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Intergenerational Transfers in the Health and Retirement Study Data

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  • John Laitner

    (University of Michigan)

  • Amanda Sonnega

    (University of Michigan)

Abstract

Many economic analyses of public policy issues are based upon the life-cycle model of household behavior. The usual formulation omits private intergenerational transfers. This paper considers the possibility of a more sophisticated formulation that includes the latter. We examine 1992-2008 HRS data on inheritances and inter vivos gifts. We uncover an underreporting problem in the data: a household’s financial respondent often seems to understate transfers from his/her in-laws. Nevertheless, other aspects of the data seem very useful. About 30-40 percent of households eventually inherit. Inheritances seem to reflect a mixture of intentional and accidental bequests, with the latter twice as prevalent.

Suggested Citation

  • John Laitner & Amanda Sonnega, 2010. "Intergenerational Transfers in the Health and Retirement Study Data," Working Papers wp238, University of Michigan, Michigan Retirement Research Center.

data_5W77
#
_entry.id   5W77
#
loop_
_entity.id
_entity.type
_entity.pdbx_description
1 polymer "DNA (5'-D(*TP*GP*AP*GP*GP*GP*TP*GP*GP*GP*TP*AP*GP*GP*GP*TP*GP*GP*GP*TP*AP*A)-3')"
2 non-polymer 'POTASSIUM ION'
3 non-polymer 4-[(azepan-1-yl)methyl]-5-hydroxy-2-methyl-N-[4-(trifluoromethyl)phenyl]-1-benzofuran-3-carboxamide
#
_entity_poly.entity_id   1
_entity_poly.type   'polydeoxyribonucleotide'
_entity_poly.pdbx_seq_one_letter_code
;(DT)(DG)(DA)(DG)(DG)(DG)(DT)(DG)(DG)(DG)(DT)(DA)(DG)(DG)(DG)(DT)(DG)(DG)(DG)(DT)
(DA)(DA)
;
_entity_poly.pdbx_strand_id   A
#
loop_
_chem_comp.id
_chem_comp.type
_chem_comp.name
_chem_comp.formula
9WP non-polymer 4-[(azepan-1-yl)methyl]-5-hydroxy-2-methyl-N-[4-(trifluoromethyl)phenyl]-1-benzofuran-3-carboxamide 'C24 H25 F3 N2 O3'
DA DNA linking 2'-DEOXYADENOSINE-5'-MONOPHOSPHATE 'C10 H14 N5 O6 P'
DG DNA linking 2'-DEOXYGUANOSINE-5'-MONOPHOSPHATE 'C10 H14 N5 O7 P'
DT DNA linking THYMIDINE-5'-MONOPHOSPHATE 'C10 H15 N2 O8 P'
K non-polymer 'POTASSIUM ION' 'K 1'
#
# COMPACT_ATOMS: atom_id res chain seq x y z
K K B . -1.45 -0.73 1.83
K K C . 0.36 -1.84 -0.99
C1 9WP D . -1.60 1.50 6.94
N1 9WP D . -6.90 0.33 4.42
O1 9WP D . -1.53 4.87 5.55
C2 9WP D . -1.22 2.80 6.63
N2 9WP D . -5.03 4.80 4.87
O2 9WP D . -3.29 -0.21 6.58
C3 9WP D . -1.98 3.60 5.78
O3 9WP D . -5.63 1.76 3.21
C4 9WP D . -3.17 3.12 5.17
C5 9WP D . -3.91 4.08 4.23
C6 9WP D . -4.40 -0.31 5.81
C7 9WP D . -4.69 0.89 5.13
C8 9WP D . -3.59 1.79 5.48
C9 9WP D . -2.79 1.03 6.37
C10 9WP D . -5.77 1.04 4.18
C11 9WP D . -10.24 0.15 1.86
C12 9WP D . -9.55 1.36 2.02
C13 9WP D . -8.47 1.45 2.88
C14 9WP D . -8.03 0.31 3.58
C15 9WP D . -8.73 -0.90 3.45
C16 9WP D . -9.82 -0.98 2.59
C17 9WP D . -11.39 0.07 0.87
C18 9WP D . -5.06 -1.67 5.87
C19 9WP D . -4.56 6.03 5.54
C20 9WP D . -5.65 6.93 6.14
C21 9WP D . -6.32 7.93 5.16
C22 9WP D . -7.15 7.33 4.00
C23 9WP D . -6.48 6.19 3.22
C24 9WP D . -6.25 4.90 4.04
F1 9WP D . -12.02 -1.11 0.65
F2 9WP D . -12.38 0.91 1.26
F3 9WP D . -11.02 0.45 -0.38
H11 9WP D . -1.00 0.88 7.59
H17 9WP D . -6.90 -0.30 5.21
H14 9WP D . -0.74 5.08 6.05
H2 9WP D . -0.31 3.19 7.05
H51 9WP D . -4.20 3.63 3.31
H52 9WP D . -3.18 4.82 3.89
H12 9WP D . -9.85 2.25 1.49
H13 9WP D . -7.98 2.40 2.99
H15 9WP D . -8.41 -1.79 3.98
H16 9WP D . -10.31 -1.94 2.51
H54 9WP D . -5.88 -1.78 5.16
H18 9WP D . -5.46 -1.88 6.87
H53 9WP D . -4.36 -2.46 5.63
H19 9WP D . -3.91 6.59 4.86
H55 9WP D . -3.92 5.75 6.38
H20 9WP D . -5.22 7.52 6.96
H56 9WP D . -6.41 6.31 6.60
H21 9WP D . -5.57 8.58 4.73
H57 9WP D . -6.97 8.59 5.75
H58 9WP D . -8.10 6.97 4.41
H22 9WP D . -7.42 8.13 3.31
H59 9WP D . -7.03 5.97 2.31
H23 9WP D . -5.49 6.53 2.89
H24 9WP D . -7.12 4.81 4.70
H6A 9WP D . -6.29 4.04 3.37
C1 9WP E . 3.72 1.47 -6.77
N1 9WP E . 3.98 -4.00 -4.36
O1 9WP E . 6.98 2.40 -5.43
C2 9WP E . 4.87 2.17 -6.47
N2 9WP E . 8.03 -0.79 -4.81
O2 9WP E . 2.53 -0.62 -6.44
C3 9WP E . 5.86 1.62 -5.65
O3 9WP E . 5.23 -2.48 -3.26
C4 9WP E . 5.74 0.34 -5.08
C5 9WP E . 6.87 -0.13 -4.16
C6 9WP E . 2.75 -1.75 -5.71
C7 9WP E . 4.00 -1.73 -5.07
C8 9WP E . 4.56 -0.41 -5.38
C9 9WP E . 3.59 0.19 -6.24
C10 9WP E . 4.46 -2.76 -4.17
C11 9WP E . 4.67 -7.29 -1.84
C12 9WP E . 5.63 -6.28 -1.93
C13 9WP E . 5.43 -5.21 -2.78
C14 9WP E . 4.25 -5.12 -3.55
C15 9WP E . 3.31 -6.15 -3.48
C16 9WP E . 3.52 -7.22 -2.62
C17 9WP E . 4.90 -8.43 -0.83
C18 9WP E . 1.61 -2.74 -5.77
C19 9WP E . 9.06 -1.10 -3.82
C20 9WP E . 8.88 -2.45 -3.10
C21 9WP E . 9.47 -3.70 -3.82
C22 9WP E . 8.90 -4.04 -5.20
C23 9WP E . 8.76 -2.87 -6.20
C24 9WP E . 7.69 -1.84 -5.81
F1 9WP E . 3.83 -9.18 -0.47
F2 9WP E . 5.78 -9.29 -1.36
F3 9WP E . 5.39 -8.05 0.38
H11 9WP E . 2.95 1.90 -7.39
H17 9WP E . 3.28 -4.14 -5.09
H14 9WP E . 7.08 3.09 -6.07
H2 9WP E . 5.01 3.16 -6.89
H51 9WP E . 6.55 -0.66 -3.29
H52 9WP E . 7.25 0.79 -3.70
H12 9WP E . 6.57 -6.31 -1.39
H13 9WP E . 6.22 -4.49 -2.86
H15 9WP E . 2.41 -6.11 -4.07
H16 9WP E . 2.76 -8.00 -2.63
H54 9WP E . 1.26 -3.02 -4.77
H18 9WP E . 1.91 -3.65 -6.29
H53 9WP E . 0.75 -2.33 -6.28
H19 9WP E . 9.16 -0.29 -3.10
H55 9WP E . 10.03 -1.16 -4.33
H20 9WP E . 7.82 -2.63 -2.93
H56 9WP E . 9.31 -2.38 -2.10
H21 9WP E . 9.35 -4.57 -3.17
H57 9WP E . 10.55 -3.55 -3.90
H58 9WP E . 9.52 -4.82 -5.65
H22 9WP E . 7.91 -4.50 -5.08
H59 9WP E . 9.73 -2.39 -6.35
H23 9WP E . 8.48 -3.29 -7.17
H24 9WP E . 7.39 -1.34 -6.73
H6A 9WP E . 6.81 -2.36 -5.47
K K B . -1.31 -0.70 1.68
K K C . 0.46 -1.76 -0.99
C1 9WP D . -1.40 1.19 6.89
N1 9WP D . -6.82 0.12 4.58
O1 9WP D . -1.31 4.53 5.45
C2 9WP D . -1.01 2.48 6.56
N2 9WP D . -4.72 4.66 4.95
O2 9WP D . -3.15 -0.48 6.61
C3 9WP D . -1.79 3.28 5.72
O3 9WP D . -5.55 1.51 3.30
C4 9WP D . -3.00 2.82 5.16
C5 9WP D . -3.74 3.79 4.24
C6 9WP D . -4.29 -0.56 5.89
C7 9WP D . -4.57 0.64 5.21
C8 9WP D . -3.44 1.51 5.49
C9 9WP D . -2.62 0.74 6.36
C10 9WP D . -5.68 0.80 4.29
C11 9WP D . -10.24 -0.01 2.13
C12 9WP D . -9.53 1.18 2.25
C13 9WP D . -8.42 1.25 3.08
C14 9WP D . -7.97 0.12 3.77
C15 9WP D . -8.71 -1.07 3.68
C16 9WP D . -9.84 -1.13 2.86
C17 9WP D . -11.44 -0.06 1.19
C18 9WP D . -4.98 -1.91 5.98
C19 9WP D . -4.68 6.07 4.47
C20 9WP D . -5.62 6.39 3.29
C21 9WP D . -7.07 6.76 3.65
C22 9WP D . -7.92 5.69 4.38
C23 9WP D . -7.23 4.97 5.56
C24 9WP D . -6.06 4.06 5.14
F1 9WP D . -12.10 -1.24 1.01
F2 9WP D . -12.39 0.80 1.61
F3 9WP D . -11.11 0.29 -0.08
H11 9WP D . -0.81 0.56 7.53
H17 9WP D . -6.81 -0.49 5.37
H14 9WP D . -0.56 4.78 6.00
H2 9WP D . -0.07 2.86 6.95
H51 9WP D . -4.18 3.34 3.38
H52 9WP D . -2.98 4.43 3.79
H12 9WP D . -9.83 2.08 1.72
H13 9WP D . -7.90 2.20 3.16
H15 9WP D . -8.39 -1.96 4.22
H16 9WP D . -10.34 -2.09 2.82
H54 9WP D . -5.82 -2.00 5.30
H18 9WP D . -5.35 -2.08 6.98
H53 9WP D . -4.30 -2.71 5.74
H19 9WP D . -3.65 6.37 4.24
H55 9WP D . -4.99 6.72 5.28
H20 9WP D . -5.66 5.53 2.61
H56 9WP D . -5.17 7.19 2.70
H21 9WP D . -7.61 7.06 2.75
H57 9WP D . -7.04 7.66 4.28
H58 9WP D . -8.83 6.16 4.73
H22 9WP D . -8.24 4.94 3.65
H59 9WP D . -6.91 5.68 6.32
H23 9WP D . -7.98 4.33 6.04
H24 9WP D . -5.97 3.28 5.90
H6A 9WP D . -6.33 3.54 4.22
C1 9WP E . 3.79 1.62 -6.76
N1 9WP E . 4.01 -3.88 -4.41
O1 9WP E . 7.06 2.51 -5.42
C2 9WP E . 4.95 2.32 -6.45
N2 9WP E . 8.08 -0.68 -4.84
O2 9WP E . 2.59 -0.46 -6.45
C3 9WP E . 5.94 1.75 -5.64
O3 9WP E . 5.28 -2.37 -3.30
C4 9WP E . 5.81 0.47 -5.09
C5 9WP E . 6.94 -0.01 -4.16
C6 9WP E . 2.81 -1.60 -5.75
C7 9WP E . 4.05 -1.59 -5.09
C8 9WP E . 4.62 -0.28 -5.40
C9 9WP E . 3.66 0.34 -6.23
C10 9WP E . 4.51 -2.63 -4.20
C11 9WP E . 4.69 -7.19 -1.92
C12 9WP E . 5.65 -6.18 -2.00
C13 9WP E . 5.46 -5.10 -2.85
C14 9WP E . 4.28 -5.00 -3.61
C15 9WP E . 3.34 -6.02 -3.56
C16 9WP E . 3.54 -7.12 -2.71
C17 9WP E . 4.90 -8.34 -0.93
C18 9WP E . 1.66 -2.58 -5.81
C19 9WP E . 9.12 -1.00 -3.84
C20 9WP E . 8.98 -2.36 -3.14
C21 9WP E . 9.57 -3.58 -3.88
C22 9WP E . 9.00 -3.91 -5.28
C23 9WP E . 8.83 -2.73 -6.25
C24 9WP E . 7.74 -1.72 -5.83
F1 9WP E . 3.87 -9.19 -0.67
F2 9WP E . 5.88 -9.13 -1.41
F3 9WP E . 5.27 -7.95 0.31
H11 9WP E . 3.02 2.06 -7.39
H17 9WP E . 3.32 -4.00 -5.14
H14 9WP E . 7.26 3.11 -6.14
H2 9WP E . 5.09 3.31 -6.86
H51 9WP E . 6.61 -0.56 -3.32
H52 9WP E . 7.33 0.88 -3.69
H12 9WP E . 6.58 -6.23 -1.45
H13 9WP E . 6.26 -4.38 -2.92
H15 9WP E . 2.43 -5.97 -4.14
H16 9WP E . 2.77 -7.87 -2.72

• Handle: RePEc:mrr:papers:wp238
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    File URL: http://mrdrc.isr.umich.edu/publications/Papers/pdf/wp238.pdf
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    References listed on IDEAS

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    1. William G. Gale & John Karl Scholz, 1994. "Intergenerational Transfers and the Accumulation of Wealth," Journal of Economic Perspectives, American Economic Association, vol. 8(4), pages 145-160, Fall.
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    6. Wilhelm, Mark O, 1996. "Bequest Behavior and the Effect of Heirs' Earnings: Testing the Altruistic Model of Bequests," American Economic Review, American Economic Association, vol. 86(4), pages 874-892, September.
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    Cited by:

    1. Blau, David M. & Goodstein, Ryan M., 2016. "Commitment in the household: Evidence from the effect of inheritances on the labor supply of older married couples," Labour Economics, Elsevier, vol. 42(C), pages 123-137.

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